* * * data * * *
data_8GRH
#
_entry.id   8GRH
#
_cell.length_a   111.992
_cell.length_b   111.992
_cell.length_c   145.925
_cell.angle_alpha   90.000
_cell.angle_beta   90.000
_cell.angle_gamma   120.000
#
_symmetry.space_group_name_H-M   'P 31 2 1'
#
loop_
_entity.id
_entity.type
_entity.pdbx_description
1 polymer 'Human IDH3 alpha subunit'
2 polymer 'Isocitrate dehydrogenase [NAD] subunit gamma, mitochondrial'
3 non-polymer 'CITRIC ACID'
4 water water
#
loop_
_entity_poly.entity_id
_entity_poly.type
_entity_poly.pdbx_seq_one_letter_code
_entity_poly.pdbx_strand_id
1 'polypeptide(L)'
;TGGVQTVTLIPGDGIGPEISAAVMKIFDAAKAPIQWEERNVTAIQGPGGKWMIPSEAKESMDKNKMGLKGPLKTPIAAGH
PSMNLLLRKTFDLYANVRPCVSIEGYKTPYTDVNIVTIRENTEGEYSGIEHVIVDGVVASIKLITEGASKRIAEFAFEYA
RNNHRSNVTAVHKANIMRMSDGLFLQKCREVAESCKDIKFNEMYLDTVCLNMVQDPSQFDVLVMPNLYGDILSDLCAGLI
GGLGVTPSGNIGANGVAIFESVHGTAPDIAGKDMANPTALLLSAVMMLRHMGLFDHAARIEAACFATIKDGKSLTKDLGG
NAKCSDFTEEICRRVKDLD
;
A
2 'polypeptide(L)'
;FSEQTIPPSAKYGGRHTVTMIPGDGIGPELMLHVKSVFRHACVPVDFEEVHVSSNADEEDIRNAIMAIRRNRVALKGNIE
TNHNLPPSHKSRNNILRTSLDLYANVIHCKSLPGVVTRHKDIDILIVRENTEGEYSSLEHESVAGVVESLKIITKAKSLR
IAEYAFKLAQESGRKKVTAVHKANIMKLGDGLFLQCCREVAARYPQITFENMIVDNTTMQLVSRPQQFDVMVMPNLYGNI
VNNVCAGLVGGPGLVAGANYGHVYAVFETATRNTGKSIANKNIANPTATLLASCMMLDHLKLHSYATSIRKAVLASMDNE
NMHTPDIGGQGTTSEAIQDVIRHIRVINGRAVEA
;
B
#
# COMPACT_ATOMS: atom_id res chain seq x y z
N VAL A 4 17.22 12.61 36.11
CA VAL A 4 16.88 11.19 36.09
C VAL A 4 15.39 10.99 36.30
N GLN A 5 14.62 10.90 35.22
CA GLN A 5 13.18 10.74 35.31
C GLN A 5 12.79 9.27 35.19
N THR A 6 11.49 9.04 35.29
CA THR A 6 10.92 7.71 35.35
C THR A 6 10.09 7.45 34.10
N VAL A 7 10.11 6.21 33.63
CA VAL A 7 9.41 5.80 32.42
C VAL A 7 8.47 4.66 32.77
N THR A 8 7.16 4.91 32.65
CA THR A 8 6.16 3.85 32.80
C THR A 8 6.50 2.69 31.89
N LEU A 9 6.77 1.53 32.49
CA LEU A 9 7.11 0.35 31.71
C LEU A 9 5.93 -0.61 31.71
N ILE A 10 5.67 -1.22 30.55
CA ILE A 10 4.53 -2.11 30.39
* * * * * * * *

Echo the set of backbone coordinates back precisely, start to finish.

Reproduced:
data_8GRH
#
_entry.id   8GRH
#
_cell.length_a   111.992
_cell.length_b   111.992
_cell.length_c   145.925
_cell.angle_alpha   90.000
_cell.angle_beta   90.000
_cell.angle_gamma   120.000
#
_symmetry.space_group_name_H-M   'P 31 2 1'
#
loop_
_entity.id
_entity.type
_entity.pdbx_description
1 polymer 'Human IDH3 alpha subunit'
2 polymer 'Isocitrate dehydrogenase [NAD] subunit gamma, mitochondrial'
3 non-polymer 'CITRIC ACID'
4 water water
#
loop_
_entity_poly.entity_id
_entity_poly.type
_entity_poly.pdbx_seq_one_letter_code
_entity_poly.pdbx_strand_id
1 'polypeptide(L)'
;TGGVQTVTLIPGDGIGPEISAAVMKIFDAAKAPIQWEERNVTAIQGPGGKWMIPSEAKESMDKNKMGLKGPLKTPIAAGH
PSMNLLLRKTFDLYANVRPCVSIEGYKTPYTDVNIVTIRENTEGEYSGIEHVIVDGVVASIKLITEGASKRIAEFAFEYA
RNNHRSNVTAVHKANIMRMSDGLFLQKCREVAESCKDIKFNEMYLDTVCLNMVQDPSQFDVLVMPNLYGDILSDLCAGLI
GGLGVTPSGNIGANGVAIFESVHGTAPDIAGKDMANPTALLLSAVMMLRHMGLFDHAARIEAACFATIKDGKSLTKDLGG
NAKCSDFTEEICRRVKDLD
;
A
2 'polypeptide(L)'
;FSEQTIPPSAKYGGRHTVTMIPGDGIGPELMLHVKSVFRHACVPVDFEEVHVSSNADEEDIRNAIMAIRRNRVALKGNIE
TNHNLPPSHKSRNNILRTSLDLYANVIHCKSLPGVVTRHKDIDILIVRENTEGEYSSLEHESVAGVVESLKIITKAKSLR
IAEYAFKLAQESGRKKVTAVHKANIMKLGDGLFLQCCREVAARYPQITFENMIVDNTTMQLVSRPQQFDVMVMPNLYGNI
VNNVCAGLVGGPGLVAGANYGHVYAVFETATRNTGKSIANKNIANPTATLLASCMMLDHLKLHSYATSIRKAVLASMDNE
NMHTPDIGGQGTTSEAIQDVIRHIRVINGRAVEA
;
B
#
# COMPACT_ATOMS: atom_id res chain seq x y z
N VAL A 4 17.22 12.61 36.11
CA VAL A 4 16.88 11.19 36.09
C VAL A 4 15.39 10.99 36.30
N GLN A 5 14.62 10.90 35.22
CA GLN A 5 13.18 10.74 35.31
C GLN A 5 12.79 9.27 35.19
N THR A 6 11.49 9.04 35.29
CA THR A 6 10.92 7.71 35.35
C THR A 6 10.09 7.45 34.10
N VAL A 7 10.11 6.21 33.63
CA VAL A 7 9.41 5.80 32.42
C VAL A 7 8.47 4.66 32.77
N THR A 8 7.16 4.91 32.65
CA THR A 8 6.16 3.85 32.80
C THR A 8 6.50 2.69 31.89
N LEU A 9 6.77 1.53 32.49
CA LEU A 9 7.11 0.35 31.71
C LEU A 9 5.93 -0.61 31.71
N ILE A 10 5.67 -1.22 30.55
CA ILE A 10 4.53 -2.11 30.39